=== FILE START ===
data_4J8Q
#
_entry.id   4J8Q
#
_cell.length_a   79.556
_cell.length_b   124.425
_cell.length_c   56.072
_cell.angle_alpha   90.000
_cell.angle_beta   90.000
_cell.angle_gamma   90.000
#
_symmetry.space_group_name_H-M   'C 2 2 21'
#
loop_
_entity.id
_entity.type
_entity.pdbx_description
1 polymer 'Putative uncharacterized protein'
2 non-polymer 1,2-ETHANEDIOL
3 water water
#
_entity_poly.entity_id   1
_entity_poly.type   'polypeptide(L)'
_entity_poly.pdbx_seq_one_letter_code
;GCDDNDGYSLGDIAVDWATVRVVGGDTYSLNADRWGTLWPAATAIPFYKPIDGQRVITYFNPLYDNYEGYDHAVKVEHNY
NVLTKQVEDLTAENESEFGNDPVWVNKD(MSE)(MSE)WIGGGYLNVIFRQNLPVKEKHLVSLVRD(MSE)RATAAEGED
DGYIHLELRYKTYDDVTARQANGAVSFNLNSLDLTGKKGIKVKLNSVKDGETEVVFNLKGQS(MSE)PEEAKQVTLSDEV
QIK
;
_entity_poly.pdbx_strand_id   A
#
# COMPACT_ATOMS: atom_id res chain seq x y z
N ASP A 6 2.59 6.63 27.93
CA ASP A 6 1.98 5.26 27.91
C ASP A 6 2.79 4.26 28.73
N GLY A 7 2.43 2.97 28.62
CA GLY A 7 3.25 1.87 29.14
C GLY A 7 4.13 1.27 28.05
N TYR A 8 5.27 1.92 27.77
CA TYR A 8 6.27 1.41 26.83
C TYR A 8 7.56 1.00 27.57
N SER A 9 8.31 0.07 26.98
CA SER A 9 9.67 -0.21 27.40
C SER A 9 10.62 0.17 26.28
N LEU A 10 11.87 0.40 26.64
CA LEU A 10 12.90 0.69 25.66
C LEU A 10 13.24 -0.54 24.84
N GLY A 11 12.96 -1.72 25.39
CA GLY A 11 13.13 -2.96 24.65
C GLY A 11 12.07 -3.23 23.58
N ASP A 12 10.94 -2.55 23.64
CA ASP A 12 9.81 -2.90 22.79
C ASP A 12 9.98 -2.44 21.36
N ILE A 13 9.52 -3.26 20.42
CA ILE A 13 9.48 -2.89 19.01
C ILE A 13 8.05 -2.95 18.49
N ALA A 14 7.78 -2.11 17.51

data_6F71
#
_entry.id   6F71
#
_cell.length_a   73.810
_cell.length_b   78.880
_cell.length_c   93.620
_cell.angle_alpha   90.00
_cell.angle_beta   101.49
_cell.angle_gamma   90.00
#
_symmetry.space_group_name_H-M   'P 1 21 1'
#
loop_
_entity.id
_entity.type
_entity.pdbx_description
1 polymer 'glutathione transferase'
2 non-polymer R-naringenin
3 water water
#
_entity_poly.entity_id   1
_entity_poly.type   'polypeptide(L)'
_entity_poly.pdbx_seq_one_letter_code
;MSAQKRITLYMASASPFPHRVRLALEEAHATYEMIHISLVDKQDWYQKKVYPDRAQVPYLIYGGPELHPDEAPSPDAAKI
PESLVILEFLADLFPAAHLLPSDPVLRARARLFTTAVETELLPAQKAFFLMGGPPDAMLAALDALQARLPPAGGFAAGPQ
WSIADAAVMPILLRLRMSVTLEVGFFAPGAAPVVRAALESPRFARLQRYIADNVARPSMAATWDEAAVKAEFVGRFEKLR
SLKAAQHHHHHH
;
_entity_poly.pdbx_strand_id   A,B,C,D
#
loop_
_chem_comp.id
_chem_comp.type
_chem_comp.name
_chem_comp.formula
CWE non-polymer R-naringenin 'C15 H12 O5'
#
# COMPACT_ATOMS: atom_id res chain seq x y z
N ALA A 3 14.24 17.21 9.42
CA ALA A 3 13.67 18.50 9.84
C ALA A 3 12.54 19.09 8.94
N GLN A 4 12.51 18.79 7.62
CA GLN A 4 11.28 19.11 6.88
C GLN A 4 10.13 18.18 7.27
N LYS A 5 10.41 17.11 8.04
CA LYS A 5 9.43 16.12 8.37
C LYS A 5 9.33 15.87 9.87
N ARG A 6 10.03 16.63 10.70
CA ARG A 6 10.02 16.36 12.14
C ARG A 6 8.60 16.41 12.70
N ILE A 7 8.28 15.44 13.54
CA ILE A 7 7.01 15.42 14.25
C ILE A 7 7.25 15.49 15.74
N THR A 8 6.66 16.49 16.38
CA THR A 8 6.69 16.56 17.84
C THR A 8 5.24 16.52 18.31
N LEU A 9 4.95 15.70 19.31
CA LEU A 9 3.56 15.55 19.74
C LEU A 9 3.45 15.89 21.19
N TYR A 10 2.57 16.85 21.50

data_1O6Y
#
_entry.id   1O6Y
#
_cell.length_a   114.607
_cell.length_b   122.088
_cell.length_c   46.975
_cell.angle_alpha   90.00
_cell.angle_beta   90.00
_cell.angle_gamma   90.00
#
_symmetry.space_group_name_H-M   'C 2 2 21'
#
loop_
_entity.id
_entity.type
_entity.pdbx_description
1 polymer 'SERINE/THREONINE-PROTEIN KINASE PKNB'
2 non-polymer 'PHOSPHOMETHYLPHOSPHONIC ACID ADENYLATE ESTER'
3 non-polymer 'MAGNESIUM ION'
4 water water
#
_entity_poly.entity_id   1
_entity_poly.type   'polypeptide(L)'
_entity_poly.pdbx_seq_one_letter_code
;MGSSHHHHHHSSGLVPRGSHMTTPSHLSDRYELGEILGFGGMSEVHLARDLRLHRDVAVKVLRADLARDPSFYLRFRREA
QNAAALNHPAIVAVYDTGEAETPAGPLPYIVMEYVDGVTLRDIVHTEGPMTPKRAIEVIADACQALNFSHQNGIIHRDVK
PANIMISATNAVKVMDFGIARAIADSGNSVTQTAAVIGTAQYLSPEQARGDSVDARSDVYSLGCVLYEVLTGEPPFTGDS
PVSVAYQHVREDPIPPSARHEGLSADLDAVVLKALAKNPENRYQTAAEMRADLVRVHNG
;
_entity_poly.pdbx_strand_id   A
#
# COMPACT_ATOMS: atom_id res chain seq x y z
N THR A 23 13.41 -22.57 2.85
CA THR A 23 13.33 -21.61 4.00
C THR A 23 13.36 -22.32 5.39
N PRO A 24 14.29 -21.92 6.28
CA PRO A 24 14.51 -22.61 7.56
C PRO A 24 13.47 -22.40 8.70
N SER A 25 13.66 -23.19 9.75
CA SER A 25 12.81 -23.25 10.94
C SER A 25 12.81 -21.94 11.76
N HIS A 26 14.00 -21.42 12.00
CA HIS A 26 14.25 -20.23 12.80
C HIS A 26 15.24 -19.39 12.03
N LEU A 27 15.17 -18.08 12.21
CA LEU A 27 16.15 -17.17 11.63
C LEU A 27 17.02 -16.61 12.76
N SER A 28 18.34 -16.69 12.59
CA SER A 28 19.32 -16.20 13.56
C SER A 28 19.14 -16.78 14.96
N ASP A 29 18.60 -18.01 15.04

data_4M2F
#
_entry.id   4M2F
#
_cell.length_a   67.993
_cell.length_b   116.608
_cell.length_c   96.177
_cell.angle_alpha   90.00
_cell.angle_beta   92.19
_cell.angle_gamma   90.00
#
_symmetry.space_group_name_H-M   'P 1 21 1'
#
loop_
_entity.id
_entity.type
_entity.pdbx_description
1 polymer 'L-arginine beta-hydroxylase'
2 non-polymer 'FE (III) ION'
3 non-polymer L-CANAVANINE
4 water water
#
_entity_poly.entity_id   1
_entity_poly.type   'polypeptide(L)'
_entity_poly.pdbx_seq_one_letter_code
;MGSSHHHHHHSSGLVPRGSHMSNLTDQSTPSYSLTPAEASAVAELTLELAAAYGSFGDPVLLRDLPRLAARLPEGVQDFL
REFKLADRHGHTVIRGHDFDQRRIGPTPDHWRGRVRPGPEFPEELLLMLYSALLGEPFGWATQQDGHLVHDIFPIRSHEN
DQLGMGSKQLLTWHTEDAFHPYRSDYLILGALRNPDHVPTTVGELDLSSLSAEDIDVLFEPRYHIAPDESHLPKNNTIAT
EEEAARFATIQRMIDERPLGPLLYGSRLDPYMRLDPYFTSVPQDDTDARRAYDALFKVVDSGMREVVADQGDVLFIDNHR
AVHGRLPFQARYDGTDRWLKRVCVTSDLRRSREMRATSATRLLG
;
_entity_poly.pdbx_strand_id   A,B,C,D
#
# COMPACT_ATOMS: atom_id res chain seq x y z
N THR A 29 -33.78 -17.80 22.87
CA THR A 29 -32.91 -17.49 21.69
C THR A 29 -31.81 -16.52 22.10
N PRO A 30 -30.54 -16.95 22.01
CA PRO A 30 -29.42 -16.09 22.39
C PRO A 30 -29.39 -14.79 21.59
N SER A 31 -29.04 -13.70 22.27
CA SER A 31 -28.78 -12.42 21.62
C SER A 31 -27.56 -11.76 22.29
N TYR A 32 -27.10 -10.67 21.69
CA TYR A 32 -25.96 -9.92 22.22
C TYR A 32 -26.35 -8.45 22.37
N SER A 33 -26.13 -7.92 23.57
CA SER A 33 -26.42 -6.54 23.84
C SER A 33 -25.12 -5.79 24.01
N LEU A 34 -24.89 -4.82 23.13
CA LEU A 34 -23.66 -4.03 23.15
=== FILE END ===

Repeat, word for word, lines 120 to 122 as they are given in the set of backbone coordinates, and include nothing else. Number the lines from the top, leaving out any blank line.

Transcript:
#
_entry.id   1O6Y
#